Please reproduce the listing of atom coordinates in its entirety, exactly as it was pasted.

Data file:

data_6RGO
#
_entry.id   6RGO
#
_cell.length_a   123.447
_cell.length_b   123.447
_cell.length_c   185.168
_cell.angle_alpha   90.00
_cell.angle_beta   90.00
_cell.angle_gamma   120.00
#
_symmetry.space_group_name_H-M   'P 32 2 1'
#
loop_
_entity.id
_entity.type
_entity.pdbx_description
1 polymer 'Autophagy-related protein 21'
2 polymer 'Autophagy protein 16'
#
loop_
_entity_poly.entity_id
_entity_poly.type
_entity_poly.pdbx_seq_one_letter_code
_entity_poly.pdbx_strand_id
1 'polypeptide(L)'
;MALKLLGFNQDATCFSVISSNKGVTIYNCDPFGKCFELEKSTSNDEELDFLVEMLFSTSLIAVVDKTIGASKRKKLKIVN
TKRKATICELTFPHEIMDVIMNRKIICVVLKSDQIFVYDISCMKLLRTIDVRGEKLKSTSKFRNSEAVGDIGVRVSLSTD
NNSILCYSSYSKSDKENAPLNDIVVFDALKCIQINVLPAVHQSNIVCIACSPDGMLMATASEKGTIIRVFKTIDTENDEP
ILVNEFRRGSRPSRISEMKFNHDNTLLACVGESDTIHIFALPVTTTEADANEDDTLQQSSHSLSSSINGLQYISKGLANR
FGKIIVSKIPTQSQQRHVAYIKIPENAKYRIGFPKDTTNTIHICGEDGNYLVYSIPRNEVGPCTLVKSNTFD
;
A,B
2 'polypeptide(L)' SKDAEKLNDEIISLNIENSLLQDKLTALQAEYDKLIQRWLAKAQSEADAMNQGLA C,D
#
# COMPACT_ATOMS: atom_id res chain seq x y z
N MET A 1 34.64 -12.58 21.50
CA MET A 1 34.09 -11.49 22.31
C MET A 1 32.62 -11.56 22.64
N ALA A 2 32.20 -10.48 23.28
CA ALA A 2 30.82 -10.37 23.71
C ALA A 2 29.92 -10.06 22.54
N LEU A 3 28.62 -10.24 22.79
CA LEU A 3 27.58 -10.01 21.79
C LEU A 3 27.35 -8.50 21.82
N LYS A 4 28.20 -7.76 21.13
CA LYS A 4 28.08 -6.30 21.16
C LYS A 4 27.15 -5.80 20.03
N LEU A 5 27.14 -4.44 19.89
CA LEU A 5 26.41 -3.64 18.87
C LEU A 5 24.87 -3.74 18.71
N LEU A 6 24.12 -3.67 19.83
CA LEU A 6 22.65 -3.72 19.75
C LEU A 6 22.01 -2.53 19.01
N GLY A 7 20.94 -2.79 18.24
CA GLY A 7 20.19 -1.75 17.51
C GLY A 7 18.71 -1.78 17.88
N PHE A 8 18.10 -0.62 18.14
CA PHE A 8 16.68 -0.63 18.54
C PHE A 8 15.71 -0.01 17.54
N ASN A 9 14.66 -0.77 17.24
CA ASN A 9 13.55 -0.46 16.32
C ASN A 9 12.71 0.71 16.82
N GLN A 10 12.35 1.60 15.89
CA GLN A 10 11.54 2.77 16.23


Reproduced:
data_6RGO
#
_entry.id   6RGO
#
_cell.length_a   123.447
_cell.length_b   123.447
_cell.length_c   185.168
_cell.angle_alpha   90.00
_cell.angle_beta   90.00
_cell.angle_gamma   120.00
#
_symmetry.space_group_name_H-M   'P 32 2 1'
#
loop_
_entity.id
_entity.type
_entity.pdbx_description
1 polymer 'Autophagy-related protein 21'
2 polymer 'Autophagy protein 16'
#
loop_
_entity_poly.entity_id
_entity_poly.type
_entity_poly.pdbx_seq_one_letter_code
_entity_poly.pdbx_strand_id
1 'polypeptide(L)'
;MALKLLGFNQDATCFSVISSNKGVTIYNCDPFGKCFELEKSTSNDEELDFLVEMLFSTSLIAVVDKTIGASKRKKLKIVN
TKRKATICELTFPHEIMDVIMNRKIICVVLKSDQIFVYDISCMKLLRTIDVRGEKLKSTSKFRNSEAVGDIGVRVSLSTD
NNSILCYSSYSKSDKENAPLNDIVVFDALKCIQINVLPAVHQSNIVCIACSPDGMLMATASEKGTIIRVFKTIDTENDEP
ILVNEFRRGSRPSRISEMKFNHDNTLLACVGESDTIHIFALPVTTTEADANEDDTLQQSSHSLSSSINGLQYISKGLANR
FGKIIVSKIPTQSQQRHVAYIKIPENAKYRIGFPKDTTNTIHICGEDGNYLVYSIPRNEVGPCTLVKSNTFD
;
A,B
2 'polypeptide(L)' SKDAEKLNDEIISLNIENSLLQDKLTALQAEYDKLIQRWLAKAQSEADAMNQGLA C,D
#
# COMPACT_ATOMS: atom_id res chain seq x y z
N MET A 1 34.64 -12.58 21.50
CA MET A 1 34.09 -11.49 22.31
C MET A 1 32.62 -11.56 22.64
N ALA A 2 32.20 -10.48 23.28
CA ALA A 2 30.82 -10.37 23.71
C ALA A 2 29.92 -10.06 22.54
N LEU A 3 28.62 -10.24 22.79
CA LEU A 3 27.58 -10.01 21.79
C LEU A 3 27.35 -8.50 21.82
N LYS A 4 28.20 -7.76 21.13
CA LYS A 4 28.08 -6.30 21.16
C LYS A 4 27.15 -5.80 20.03
N LEU A 5 27.14 -4.44 19.89
CA LEU A 5 26.41 -3.64 18.87
C LEU A 5 24.87 -3.74 18.71
N LEU A 6 24.12 -3.67 19.83
CA LEU A 6 22.65 -3.72 19.75
C LEU A 6 22.01 -2.53 19.01
N GLY A 7 20.94 -2.79 18.24
CA GLY A 7 20.19 -1.75 17.51
C GLY A 7 18.71 -1.78 17.88
N PHE A 8 18.10 -0.62 18.14
CA PHE A 8 16.68 -0.63 18.54
C PHE A 8 15.71 -0.01 17.54
N ASN A 9 14.66 -0.77 17.24
CA ASN A 9 13.55 -0.46 16.32
C ASN A 9 12.71 0.71 16.82
N GLN A 10 12.35 1.60 15.89
CA GLN A 10 11.54 2.77 16.23